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Re: ISSUE-17: Key Attributes - Proposed resolution

From: Ryan Sleevi <sleevi@google.com>
Date: Tue, 4 Sep 2012 18:59:30 -0700
Message-ID: <CACvaWvaodCNSLBT-1_4yPcG-Xn0d67EkxBy+djTaGCP4sEtPuA@mail.gmail.com>
To: Mitch Zollinger <mzollinger@netflix.com>
Cc: Vijay Bharadwaj <Vijay.Bharadwaj@microsoft.com>, "public-webcrypto@w3.org" <public-webcrypto@w3.org>, Mark Watson <watsonm@netflix.com>, Arun Ranganathan <arun@mozilla.com>
On Tue, Sep 4, 2012 at 10:30 AM, Mitch Zollinger <mzollinger@netflix.com> wrote:
> On 9/4/12 2:04 AM, Vijay Bharadwaj wrote:
>
> We would like to see a standard way to identify a symmetric key, just as we
> have a standard way to identify a public & private key pair.
>
> Would something like PKCS#11's CKA_CHECK_VALUE suffice?
>
>
> Google says:
>
> CKA_CHECK_VALUE: The value of this attribute is derived from the key object
> by taking the first three bytes of the ECB encryption of a single block of
> null (0x00) bytes, using the default cipher associated with the key type of
> the secret key object.
>
> There are two problems I see with this approach:
> 1. 3 bytes is not enough to uniquely identify a unique device key, when
> there are 100s of millions (billions, perhaps?) of connected devices
> currently and that number can only grow.
> 2. Even if the number of bytes were increased, the uniqueness is only as
> good as the random entropy used to create the key. Assuming all of the
> device manufacturers use good HW generated random numbers and don't abuse a
> PRNG initialized with time of day, the likelihood of collision becomes the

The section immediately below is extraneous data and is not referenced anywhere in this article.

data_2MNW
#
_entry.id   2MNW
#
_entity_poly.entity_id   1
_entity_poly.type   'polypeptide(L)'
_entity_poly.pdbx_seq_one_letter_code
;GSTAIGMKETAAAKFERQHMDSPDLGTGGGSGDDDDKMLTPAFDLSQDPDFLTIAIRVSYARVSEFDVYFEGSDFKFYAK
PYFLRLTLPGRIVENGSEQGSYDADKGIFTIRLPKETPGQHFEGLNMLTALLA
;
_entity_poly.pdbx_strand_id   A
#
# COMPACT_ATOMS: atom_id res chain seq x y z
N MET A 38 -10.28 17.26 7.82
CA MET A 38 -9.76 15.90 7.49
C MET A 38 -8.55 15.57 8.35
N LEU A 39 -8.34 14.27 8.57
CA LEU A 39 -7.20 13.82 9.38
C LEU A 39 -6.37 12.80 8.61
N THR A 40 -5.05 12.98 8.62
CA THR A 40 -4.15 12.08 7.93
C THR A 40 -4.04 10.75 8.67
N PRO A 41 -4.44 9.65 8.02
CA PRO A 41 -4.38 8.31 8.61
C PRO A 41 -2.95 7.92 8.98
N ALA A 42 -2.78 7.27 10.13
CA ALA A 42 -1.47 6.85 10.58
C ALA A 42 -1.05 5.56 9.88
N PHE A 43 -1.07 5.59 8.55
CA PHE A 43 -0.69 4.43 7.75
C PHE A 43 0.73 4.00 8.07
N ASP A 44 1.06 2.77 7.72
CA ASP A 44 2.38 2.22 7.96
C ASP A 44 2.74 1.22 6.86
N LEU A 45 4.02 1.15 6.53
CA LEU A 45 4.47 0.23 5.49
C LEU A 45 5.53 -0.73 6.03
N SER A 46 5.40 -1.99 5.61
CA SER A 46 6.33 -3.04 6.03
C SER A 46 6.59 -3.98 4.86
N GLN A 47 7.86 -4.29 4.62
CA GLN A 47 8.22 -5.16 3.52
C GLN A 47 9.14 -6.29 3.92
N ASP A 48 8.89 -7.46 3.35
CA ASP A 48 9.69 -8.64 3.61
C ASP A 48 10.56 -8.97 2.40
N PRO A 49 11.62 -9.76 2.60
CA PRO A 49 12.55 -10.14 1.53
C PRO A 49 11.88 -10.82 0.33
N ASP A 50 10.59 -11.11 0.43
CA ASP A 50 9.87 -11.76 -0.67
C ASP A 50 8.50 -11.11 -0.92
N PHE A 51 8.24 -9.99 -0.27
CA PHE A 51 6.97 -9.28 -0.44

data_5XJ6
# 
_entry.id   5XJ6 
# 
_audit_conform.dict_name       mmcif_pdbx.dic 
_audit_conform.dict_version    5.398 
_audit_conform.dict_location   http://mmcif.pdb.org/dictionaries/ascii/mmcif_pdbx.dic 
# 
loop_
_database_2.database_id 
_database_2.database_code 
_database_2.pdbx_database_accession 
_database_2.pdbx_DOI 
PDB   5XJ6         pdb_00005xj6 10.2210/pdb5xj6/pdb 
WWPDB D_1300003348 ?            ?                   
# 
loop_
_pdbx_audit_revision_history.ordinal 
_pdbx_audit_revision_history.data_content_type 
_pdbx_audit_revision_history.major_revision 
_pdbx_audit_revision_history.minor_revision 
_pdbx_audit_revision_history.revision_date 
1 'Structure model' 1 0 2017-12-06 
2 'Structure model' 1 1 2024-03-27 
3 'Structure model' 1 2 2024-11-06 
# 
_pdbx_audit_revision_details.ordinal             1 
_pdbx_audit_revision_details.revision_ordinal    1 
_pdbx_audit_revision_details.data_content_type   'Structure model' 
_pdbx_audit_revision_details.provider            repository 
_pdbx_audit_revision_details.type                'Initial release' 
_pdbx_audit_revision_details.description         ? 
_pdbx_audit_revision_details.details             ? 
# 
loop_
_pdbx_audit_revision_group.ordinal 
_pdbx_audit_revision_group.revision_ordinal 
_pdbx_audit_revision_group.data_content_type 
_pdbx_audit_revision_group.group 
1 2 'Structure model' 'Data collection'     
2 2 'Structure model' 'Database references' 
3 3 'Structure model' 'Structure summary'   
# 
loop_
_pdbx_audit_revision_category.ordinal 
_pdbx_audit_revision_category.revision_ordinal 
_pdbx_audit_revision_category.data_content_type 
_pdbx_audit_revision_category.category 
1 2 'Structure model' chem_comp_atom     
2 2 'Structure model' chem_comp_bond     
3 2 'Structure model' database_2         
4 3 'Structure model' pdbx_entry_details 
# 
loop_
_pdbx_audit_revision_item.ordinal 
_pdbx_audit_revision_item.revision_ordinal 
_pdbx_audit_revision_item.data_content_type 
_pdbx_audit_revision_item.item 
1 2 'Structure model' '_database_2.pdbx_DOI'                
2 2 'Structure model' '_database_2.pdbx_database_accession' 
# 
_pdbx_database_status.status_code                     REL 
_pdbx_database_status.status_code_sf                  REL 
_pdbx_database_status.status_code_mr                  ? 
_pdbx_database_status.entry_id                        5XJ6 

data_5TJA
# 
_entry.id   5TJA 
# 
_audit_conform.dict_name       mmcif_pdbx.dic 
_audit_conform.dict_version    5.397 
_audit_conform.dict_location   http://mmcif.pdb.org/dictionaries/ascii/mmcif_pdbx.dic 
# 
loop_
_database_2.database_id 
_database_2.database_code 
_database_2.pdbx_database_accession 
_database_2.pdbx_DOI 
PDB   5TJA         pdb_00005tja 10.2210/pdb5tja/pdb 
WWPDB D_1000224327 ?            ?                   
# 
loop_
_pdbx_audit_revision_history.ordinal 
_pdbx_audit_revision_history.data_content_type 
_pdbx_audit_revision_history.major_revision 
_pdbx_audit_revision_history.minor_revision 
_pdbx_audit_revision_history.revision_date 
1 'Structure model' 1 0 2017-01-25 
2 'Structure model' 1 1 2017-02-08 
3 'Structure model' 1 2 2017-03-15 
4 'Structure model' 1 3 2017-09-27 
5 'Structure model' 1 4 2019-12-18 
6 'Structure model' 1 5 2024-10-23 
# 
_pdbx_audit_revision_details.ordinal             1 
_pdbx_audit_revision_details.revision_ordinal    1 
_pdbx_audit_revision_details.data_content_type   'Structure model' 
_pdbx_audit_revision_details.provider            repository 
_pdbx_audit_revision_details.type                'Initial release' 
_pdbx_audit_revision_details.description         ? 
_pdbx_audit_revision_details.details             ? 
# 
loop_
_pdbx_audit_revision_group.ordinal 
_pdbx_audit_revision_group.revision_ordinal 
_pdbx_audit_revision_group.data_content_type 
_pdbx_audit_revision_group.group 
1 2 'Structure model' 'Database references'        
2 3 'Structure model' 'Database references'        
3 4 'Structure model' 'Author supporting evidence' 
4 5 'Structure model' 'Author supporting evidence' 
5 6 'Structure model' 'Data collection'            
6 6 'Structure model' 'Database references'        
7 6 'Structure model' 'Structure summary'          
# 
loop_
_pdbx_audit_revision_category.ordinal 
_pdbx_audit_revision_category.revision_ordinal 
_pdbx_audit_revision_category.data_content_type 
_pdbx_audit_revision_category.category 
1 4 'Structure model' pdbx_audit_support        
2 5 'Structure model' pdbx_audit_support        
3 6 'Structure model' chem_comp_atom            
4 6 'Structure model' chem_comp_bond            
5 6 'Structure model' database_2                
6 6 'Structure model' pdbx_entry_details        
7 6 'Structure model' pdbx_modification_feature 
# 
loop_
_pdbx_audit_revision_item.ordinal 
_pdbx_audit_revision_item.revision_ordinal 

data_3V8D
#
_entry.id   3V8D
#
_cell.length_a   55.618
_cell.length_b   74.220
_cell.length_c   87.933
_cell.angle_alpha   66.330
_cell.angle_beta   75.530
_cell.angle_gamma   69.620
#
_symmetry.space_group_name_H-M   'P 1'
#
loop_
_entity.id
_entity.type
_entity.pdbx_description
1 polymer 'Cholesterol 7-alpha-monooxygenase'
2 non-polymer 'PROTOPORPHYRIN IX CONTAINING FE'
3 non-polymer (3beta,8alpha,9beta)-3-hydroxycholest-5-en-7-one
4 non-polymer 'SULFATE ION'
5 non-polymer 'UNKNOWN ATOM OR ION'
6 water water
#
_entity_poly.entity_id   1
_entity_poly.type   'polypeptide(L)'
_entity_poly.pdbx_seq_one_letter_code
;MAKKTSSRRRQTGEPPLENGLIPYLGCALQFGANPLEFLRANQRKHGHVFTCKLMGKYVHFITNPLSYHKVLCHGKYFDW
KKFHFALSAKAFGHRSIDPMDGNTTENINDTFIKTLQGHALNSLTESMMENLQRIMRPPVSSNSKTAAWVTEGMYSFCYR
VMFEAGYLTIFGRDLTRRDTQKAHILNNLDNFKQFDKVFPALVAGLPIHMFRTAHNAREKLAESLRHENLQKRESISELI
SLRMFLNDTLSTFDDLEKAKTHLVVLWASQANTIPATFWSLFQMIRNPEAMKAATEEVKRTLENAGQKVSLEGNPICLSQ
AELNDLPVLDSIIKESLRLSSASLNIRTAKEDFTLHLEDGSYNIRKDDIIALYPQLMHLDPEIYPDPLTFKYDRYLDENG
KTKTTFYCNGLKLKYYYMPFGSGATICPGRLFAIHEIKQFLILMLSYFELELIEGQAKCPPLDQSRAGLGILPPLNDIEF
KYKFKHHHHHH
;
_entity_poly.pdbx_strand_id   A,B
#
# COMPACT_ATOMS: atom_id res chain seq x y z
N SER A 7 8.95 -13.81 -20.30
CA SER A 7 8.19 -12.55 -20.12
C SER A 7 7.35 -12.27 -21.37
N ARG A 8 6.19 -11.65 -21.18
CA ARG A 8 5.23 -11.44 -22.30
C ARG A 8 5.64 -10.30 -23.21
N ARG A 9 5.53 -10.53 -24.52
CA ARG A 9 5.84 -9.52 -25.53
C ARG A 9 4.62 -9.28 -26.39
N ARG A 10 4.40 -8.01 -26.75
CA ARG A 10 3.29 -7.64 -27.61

> answer to the birthday problem. I don't think that's good enough ;)
>
> Mitch

Google the search engine, not Google the participants ;-)

Why not just CKA_ID? Which is to say the same as / no different than
the Key.id attribute (note: Specifically in the context of
*pre-provisioned* keys. *Discovered* keys are likely different)

Nothing in the spec, normative or informative, prevents an
implementation from exposing some fixed, meaningful ID as the key ID,
provided it meets the criteria of unique (to the key) and opaque (to
the application - which is to say - its just bytes)

As far as PKCS#11 is concerned, the CKA_ID is a common attribute for
all Key objects, which is a byte array that is the "key identifier for
key"

Quoth the Spec:
"The  CKA_ID attribute is intended as a means of distinguishing
multiple publickey/private-key pairs held by the same subject (whether
stored in the same token or not).  (Since the keys are distinguished
by subject name as well as identifier, it is possible that keys for
different subjects may have the same CKA_ID value without introducing
any ambiguity.)

It is intended in the interests of interoperability that the subject
name and key identifier for a certificate will be the same as those
for the corresponding public and private keys (though it is not
required that all be stored in the same token). However, Cryptoki does
not enforce this association, or even the uniqueness of the key
identifier for a given subject; in particular, an application may
leave the key identifier empty."

However, as you can see, even PKCS#11 does not require that symmetric
keys have any form of unique identifier, and if arguably one of the
most widely implemented crypto APIs can do get away with it, I feel
fairly confident that we could too.
Received on Wednesday, 5 September 2012 01:59:58 GMT

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